2. Current Strategies
“A satisfied customer is the best business strategy of all.” — Michael LeBoeuf
Angel Flight West’s organizational goal is to double its yearly flight count from 4,000 to 8,000 by 2023, with its “Ascent to 8000” initiative. In order to reach its goal, the organization values every customer, especially the existing customer base. To improve customers’ satisfaction and engagement, the AFW team and UCD practicum team have to obtain, analyze, and interpret historical data that will provide them with the ability to form strategies in key operational areas.
Associated Applications of Analytics and Data Science
Angel Flight West employed data analytics in many aspects within the organization, such as volunteer pilot orientation improvements and passenger intake analysis. However, in this blog, I will only cover the data analytics application in the Mission Operations Team, in which our practicum team has been involved.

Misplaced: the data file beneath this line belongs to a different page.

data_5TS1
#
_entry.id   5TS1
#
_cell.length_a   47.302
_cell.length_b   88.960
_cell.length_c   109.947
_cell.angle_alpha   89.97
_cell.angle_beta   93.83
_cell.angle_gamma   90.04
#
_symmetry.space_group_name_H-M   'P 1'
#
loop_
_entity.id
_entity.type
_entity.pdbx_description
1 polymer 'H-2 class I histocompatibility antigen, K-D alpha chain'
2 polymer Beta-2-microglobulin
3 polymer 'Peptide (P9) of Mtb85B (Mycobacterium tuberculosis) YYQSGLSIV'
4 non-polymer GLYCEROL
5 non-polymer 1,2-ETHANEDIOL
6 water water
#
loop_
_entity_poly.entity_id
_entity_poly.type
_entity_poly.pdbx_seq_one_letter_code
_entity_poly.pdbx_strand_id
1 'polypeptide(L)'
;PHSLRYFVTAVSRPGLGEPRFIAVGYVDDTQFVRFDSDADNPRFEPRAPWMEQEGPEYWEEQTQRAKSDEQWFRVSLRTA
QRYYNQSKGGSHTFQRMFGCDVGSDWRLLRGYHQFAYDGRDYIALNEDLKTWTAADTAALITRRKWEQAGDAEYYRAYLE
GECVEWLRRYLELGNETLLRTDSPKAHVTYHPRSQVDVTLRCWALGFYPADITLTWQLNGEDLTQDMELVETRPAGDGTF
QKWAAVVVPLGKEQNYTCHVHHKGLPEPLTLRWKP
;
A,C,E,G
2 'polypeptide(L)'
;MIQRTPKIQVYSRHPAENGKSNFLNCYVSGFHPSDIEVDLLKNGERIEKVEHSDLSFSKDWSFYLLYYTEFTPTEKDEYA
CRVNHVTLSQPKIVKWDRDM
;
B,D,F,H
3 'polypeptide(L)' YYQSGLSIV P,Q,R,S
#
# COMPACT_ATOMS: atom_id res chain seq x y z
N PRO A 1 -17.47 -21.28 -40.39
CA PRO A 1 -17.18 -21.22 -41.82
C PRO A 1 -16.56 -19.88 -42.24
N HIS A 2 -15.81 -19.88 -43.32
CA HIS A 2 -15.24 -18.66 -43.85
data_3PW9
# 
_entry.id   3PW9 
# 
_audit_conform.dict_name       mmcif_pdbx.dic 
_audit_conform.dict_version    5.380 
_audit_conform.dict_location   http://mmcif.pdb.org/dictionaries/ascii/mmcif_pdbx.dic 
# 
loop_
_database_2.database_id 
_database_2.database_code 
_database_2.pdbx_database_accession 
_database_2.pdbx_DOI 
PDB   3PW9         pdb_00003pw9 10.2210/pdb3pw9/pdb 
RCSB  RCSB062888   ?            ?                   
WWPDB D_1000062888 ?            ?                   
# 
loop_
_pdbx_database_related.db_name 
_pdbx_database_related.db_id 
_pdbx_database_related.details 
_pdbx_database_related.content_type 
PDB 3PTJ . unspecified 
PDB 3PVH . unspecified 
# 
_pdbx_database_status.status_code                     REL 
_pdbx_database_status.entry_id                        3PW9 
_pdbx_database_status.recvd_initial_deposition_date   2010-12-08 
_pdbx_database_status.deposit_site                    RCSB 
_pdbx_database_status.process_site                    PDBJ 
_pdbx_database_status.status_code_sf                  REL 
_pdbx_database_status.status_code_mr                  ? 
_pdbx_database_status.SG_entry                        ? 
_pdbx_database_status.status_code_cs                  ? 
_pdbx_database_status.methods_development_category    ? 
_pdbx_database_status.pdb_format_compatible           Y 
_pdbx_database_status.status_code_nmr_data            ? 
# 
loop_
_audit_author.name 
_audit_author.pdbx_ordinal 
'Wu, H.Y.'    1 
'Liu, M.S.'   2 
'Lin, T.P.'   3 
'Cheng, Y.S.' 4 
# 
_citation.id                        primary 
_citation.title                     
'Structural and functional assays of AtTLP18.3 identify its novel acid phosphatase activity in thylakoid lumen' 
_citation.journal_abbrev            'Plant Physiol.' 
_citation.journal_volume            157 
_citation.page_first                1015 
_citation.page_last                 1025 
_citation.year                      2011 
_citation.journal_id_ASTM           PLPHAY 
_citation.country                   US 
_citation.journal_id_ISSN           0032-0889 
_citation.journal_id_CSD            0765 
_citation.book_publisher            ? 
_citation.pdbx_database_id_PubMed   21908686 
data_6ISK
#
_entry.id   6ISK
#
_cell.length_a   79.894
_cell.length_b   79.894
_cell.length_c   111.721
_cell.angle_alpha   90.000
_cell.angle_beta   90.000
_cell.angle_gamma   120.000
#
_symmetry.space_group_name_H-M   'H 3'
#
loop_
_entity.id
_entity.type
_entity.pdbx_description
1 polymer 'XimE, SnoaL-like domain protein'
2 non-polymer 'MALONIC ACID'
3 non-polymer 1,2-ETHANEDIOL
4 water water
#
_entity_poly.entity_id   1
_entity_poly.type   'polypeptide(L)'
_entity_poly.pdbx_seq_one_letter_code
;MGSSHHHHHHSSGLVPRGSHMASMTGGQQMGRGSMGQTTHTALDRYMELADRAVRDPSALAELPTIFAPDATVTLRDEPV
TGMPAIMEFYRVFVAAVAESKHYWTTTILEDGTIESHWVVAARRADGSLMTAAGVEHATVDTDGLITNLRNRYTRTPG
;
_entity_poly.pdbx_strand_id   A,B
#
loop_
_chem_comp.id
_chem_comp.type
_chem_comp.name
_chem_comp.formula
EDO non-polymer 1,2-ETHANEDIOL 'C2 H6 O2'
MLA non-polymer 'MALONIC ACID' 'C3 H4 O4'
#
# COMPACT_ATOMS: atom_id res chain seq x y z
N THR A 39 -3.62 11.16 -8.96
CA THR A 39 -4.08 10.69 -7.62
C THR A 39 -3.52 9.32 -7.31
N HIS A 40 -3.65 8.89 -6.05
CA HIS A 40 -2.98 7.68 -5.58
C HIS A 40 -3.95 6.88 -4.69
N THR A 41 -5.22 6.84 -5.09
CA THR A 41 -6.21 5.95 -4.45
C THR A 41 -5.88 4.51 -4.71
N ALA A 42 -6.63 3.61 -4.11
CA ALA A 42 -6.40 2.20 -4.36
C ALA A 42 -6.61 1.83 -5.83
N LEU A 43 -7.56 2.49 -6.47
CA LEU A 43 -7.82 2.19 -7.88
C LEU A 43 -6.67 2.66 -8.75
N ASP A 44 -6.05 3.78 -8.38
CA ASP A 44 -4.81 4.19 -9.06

The Mission Operations Team is responsible for processing incoming mission requests, coordinating mission logistics with volunteers and passengers, and facilitating onboarding for new passengers. A mission can be canceled in two situations: 1) A mission without volunteer pilot signs up; 2) Poor weather. The first situation refers to “No Pilot Cancellation” and the latter one considers as “Weather Cancellation”. In both cases, coordinators from the Mission Operations Team need to intervene and resolve the problems. For no pilot cancellations, the coordinators need to intervene two days before the scheduled departure by approaching potential volunteers through e-mail and SMS. There is a small chance that the mission will be staffed through this method. For weather cancellations, the coordinators can solicit other volunteers two days before the scheduled departure. However, if the weather is severe, AFW will never endanger its volunteers or its passengers by making volunteers fly against their best judgment. If the weather cancellation happens, the team will need to create a backup plan for the patients.